The Blessing We Have, the Blessing We Are

By Michael Smith

Reading from Numbers, 6:22-27

22 The Lord spoke to Moses, saying: 23“Speak to Aaron and his sons, saying, ‘Thus you shall bless the Israelites: You shall say to them, 24“The Lord bless you and keep you; 25the Lord make his face to shine upon you, and be gracious to you; 26the Lord lift up his countenance upon you, and give you peace.”’ 27So they shall put my name on the Israelites, and I will bless them.”


This week we will be reading from the book of Numbers, recounting the forty years when God’s people wandered in the desert between the time of their slavery in Egypt and their arrival in the land of freedom promised by God to Abraham and his descendants. It was a time used by God to purify and prepare this chosen people to become a blessing for all the peoples of the earth. Here the worship of the permanent temple in Jerusalem was begun in the temporary tabernacle of the wilderness sojourn. In today’s reading, Aaron the High Priest is instructed by God through Moses in the formula for blessing the Israelites in what has come to be known by us as the Aaronic or priestly blessing.

In these days of COVID-19 and racial unrest, we are well aware that we have not yet entered the Promised Land, but continue to struggle in the confusing and formative days of the desert wandering. Although we do not know what the future holds, we trust that God has not given up on us, but continues to purify us so that we too might become a blessing for all the peoples of the earth. Like God’s people of old, our ancestors in faith, we seek and yearn for divine blessings of protection, favor, grace, and peace.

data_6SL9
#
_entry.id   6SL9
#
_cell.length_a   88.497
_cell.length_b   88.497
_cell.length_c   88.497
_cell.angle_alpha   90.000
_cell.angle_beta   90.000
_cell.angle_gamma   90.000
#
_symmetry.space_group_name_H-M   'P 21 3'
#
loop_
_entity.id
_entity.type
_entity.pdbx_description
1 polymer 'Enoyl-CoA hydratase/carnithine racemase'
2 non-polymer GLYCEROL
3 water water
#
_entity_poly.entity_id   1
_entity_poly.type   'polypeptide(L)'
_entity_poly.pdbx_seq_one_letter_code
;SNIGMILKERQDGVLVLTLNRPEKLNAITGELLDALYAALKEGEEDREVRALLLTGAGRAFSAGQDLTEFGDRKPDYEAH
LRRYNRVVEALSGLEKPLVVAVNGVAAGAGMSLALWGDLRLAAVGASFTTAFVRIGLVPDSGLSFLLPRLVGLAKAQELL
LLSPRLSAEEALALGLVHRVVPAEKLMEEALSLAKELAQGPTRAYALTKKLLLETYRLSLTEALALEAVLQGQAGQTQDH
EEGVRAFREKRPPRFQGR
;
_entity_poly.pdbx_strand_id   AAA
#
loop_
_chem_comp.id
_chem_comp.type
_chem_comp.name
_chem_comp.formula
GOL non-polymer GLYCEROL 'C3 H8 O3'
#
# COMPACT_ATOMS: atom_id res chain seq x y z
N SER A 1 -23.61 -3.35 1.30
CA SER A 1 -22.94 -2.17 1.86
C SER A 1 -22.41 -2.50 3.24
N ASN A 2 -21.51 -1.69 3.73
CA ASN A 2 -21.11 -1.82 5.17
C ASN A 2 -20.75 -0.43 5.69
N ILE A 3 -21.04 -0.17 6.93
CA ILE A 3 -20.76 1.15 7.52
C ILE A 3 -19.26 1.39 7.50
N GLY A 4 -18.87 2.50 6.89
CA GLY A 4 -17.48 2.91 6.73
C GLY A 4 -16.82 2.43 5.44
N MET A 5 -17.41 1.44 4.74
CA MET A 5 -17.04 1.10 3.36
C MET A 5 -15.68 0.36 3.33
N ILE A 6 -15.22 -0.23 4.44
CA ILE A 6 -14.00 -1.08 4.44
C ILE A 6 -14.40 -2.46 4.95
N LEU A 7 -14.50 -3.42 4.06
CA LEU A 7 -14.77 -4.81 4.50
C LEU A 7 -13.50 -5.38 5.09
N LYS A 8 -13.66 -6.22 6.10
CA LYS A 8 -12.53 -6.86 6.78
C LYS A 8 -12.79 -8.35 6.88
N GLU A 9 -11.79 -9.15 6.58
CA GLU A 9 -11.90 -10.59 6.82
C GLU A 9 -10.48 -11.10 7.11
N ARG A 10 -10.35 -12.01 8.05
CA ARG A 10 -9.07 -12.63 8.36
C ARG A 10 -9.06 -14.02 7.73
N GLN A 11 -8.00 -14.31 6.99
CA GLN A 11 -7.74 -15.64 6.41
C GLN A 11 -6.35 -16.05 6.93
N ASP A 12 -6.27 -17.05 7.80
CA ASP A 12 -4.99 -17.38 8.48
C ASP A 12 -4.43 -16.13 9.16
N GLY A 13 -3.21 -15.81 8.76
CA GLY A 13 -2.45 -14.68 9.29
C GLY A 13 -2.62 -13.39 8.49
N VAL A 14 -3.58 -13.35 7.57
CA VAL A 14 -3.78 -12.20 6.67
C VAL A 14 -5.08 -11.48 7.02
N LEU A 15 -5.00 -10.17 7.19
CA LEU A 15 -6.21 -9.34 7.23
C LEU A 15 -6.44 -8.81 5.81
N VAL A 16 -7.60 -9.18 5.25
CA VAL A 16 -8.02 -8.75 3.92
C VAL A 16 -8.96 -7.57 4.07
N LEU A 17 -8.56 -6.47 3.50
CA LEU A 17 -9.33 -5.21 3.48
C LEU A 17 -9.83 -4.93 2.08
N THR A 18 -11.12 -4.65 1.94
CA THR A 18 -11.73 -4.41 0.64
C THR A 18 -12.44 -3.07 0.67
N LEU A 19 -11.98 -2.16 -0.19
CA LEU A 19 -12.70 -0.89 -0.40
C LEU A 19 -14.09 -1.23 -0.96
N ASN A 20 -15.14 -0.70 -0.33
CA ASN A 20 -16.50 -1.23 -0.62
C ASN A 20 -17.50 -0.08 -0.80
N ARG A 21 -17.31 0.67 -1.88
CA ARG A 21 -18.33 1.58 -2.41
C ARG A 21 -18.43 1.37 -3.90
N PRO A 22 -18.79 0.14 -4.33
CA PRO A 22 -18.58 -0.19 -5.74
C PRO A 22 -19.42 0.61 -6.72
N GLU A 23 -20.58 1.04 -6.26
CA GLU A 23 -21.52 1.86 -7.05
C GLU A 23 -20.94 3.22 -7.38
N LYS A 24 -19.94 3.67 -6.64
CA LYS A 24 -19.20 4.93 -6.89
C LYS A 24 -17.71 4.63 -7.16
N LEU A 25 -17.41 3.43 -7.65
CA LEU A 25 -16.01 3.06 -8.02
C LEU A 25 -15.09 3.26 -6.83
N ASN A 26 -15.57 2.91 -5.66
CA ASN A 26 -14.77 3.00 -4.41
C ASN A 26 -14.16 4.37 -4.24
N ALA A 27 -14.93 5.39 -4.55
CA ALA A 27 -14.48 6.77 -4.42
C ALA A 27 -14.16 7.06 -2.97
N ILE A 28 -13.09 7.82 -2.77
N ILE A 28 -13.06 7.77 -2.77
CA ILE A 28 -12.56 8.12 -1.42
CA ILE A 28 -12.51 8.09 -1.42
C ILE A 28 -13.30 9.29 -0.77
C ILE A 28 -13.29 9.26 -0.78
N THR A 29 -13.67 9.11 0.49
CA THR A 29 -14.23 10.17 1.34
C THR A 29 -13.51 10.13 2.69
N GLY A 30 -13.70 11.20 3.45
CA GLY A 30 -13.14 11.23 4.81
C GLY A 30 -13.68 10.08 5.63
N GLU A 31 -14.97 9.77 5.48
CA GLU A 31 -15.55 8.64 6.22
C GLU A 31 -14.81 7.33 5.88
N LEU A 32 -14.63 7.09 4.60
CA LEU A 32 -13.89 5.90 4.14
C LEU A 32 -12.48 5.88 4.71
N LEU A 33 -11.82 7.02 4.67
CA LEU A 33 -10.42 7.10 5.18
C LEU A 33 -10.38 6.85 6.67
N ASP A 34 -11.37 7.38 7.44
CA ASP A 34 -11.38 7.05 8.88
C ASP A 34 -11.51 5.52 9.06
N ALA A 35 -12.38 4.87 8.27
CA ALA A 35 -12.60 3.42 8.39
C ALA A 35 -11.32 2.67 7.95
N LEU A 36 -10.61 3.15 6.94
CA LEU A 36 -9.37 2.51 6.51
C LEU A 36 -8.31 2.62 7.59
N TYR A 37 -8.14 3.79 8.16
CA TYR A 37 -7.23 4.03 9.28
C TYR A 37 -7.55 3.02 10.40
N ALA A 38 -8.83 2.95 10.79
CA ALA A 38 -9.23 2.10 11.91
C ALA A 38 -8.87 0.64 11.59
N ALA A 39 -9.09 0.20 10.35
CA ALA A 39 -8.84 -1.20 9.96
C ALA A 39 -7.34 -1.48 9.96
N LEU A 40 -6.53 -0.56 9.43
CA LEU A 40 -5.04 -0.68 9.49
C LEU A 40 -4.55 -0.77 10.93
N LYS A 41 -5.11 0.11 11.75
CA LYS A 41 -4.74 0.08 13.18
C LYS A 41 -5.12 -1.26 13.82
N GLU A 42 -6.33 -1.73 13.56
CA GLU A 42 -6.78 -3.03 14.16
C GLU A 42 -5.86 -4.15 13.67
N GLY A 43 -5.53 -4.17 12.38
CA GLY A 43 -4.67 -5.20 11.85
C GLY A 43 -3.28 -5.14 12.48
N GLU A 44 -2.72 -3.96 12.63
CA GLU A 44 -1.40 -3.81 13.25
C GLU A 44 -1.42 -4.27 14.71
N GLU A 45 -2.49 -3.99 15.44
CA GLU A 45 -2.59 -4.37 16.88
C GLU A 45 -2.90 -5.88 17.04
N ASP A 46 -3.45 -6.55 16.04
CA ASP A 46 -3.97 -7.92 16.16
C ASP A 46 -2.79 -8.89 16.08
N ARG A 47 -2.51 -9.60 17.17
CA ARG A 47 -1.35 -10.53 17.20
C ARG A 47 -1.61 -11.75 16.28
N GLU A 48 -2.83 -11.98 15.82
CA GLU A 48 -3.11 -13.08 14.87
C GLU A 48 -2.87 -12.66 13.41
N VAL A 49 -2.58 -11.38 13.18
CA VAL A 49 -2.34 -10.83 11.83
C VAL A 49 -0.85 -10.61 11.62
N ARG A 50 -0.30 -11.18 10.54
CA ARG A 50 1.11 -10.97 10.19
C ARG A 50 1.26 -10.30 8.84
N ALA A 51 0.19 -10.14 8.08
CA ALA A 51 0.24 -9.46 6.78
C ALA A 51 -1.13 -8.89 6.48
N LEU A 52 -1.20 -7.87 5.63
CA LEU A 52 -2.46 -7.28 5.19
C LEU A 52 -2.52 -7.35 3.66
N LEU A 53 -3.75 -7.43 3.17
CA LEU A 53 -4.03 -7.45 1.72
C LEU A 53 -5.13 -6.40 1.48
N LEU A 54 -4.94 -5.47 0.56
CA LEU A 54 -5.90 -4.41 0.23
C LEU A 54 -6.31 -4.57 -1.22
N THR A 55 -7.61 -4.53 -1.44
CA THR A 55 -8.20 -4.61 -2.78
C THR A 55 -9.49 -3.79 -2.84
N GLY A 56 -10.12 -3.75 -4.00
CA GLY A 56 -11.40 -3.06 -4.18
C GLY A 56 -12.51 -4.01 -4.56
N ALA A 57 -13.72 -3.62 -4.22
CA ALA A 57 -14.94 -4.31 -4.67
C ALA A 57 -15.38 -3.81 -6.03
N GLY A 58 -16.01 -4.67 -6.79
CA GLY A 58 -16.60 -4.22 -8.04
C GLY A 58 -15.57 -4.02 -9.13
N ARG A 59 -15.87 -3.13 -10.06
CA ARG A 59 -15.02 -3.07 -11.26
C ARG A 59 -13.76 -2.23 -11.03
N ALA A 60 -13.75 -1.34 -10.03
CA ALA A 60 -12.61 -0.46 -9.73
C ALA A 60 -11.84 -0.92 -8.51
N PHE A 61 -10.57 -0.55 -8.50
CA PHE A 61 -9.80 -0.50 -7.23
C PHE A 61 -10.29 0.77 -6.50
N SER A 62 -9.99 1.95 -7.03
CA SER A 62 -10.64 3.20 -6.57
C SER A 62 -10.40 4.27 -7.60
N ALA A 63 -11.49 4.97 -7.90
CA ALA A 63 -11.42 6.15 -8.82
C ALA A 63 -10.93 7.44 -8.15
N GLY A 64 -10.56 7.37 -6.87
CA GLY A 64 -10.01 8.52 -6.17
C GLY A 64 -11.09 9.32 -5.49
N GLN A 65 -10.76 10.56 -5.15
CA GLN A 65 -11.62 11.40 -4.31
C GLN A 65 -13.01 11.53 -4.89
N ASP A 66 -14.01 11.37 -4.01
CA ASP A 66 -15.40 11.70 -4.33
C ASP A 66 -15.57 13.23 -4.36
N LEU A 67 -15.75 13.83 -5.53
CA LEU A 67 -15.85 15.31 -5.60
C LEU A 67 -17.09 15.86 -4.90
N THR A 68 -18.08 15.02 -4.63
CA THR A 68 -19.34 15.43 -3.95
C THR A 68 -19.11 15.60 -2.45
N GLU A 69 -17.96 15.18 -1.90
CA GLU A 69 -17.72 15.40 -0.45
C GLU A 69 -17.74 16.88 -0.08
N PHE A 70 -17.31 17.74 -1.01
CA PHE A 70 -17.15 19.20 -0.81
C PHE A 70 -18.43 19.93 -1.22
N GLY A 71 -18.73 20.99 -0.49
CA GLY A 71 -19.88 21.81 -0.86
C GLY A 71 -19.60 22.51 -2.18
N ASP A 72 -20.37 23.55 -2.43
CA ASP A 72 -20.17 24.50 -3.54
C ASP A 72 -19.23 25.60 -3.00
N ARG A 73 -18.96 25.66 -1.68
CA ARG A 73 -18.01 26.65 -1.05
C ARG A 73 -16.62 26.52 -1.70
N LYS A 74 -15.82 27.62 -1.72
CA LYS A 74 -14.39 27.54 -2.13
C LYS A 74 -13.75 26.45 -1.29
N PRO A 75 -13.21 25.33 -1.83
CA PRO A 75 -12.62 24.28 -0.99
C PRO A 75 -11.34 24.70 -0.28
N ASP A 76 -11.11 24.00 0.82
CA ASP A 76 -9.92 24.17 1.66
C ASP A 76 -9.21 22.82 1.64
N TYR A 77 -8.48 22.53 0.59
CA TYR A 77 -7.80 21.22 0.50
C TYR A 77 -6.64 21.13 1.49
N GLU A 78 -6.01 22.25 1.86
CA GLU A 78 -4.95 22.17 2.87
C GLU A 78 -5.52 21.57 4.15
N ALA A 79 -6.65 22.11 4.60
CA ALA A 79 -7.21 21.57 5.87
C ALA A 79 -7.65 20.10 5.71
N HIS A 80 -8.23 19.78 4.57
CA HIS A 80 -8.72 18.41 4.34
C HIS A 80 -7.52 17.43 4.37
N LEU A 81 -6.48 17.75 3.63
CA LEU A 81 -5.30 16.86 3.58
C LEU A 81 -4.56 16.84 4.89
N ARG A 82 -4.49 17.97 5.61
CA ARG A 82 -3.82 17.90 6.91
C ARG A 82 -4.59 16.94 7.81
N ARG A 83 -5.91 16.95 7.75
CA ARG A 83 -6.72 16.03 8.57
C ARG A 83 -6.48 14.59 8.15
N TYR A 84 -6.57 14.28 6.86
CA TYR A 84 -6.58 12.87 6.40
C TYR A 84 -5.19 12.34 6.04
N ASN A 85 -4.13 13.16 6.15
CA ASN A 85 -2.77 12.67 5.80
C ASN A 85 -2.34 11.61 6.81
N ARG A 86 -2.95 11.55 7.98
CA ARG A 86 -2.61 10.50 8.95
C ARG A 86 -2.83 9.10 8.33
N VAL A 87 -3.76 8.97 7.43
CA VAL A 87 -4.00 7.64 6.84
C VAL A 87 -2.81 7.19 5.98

Sometimes these blessings come from unexpected places. I personally encountered a word of practical wisdom for these days of purification from a Facebook meme: “Treat racism like COVID-19. Assume you have it. Change your behavior. And don’t spread the disease.” Let us press on with God’s help and blessing.

The Rt. Rev. Michael G. Smith served as Bishop of North Dakota for fifteen years and is currently the Assistant Bishop of Dallas. He is an enrolled member of the Citizen Potawatomi Nation of Oklahoma. He and his wife, the Rev. Lisa White Smith, are the parents of three grown children and grandparents of nine.

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